All I can say, is “thank god.” Thank god that a 13-0 fast start – which easily could have and should have been more like 27-7 – didn’t melt into a last second loss. Life in the NFL is constantly a binary state. You either win, or lose, and your entire world feels different depending upon what happened last Sunday.
So let’s be thankful for all that we avoid this week. No talk of the season being over. No chatter about was Jay Gruden’s extension a mistake. No Kirk talk. At least for one week.
At 1-1, even with two hard wins on the schedule coming up, we have ourselves a season. So let’s dig in.
Run, Run, Run
That was a spectacular effort up front. Amazing. A final run/pass tally that is rarely seen in the modern, pass-all-the-time NFL. 39/27 run-pass is rare. And it usually means your team is ahead by 3 touchdowns all day long, and it just trying to burn clock. Not the case here. The Skins ran the ball to victory when the game was deadlocked at 20. The final drive was 7 runs, 4 passes, with a rookie RB toting the rock. The urge is to say: “Let’s just do this all the time.” Well, if only it was that easy.
For the second straight week, he was MEH- at best. But when the game was there to be won, he won it. Engineering a 70 yard drive, and plunging the dagger in with a perfect touch pass to Jay Gruden’s adopted son, Ryan Grant. Sorry Kirk haters, but that will go down as a “4th quarter game winning drive” in the big old dusty book known as “Just How Good Is Kirk Cousins.” You can footnote it all you want (mostly runs!) but he won. And winners write the history books. As for the rest of the game, there was almost no straight line, downfield probing of the Rams secondary. It was all medium stuff, with in-breaking routes, or sideline targets. Kirk again looked tentative and out of sorts. He must play better, and I think he will. But I also think there’s disorganization with his WR’s that we on the couch simply can’t know. Perhaps guys not running the correct routes. Or maybe not winning their routes when they absolutely have to win. For the second straight week, we’re all wondering: “Shouldn’t we have spent some money to keep at least Garcon OR Jackson?”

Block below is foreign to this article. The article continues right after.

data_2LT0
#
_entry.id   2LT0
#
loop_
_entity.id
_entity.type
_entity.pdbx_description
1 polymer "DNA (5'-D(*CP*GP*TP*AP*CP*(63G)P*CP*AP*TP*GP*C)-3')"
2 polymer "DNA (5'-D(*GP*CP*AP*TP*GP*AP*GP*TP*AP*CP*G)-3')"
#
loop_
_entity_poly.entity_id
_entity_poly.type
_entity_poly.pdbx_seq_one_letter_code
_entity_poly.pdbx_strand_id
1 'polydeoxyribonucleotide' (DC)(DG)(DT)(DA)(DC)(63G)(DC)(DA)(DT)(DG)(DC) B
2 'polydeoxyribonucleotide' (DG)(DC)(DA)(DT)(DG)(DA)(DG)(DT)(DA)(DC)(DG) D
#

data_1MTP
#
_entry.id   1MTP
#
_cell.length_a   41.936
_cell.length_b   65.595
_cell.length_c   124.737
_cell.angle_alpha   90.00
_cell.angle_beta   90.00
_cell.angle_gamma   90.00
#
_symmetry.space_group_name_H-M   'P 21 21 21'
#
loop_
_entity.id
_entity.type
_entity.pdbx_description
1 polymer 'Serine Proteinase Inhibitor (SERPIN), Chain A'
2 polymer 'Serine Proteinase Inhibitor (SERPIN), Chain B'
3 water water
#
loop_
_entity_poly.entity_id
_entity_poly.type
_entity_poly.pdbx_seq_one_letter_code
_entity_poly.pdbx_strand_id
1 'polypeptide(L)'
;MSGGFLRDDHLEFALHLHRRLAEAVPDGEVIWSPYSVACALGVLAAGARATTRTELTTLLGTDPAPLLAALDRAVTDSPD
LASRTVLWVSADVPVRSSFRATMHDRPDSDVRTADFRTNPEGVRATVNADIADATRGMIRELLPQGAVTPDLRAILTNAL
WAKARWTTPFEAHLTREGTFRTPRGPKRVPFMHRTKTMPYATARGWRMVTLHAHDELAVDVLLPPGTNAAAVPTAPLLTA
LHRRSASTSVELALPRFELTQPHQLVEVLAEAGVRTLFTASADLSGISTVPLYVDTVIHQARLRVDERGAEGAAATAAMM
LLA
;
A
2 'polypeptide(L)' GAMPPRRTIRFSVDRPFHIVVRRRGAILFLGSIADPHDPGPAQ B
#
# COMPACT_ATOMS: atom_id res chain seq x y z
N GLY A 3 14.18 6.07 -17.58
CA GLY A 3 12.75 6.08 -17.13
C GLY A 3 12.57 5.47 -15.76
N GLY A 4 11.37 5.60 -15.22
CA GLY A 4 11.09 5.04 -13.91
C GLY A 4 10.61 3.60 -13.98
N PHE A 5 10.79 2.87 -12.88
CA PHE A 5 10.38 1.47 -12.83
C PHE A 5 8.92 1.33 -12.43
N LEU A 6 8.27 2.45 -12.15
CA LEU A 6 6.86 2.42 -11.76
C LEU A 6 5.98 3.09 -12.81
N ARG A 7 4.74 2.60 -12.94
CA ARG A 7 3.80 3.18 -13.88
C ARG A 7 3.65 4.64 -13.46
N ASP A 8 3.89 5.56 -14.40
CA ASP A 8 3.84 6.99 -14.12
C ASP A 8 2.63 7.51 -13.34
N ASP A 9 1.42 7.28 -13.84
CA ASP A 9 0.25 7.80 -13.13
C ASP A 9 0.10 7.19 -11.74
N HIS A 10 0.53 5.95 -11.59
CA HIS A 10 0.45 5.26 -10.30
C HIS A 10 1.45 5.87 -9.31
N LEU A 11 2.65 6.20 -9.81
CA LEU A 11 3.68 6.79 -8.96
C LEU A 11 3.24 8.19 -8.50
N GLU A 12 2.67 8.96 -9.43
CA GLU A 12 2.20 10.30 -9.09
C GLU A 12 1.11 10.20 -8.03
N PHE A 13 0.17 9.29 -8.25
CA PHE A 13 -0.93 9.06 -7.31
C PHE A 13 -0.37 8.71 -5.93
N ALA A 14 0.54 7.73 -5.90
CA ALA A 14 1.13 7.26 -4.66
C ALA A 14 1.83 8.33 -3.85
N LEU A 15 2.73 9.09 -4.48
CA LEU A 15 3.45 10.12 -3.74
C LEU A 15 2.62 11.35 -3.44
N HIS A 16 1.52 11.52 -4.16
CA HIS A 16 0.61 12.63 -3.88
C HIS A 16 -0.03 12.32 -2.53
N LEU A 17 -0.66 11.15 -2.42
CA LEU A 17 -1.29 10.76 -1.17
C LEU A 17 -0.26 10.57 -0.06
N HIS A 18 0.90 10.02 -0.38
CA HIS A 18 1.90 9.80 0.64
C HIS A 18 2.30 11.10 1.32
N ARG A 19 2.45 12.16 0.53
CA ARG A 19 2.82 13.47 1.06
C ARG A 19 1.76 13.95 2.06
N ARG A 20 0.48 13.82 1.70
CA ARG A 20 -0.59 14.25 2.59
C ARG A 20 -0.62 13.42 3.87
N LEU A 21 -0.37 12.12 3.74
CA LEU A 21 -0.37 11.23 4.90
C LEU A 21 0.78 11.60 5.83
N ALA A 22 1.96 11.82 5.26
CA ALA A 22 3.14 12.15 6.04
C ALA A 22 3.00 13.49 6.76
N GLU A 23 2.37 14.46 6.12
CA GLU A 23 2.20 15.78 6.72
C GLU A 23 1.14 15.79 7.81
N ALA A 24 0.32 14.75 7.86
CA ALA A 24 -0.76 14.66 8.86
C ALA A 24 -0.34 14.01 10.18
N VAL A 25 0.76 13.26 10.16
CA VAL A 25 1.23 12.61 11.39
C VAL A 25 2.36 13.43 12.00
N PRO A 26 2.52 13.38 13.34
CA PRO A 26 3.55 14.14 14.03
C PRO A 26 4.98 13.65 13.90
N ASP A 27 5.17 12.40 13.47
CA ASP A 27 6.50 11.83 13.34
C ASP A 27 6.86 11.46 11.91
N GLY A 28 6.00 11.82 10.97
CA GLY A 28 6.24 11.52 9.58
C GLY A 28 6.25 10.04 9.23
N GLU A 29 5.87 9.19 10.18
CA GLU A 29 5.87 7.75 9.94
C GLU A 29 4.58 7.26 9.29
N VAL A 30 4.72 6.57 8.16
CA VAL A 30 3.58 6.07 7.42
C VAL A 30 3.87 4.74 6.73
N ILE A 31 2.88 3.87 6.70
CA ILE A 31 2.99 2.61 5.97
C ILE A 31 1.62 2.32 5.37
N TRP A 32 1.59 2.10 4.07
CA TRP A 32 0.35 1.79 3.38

Throw this play into a North Korean gulag, and never let it see the light of day. It’s not our thing. It doesn’t work. Jay, please stop calling it. I’m not even sure how “in style” it is league-wide anymore. It seems fun and easy: Step 1) Get tall player. 2) Have him jump up and catch touchdown 1-on-1. Reality is different. Timing has to be there. Passer touch has to be there. Our WR’s ability to fight through contact has to be there. And yeah, I’ve seen fade passes get picked off, too. It’s not a zero-risk play. Junk it. Instead, put this play in the mix down on the goal-line: the 4-wide spread “shovel” pass. Seems to me, that 70% of the time, it scores a touchdown 80% of the time. Or something.
They don’t put a number for this in the box score, but it’s required to win football games. When Jordan Reed returned to the sideline after his chest injury – sans shoulder-pads – I was certain: “He’s done for the day.” Not so. He ended up strapping up and returning to play on crucial 3rd down late in the game. Didn’t catch a pass, but was out there as a threat. Then you had Mason Foster, dislocating his shoulder, having it popped back in and making the game ending INT. Awesome.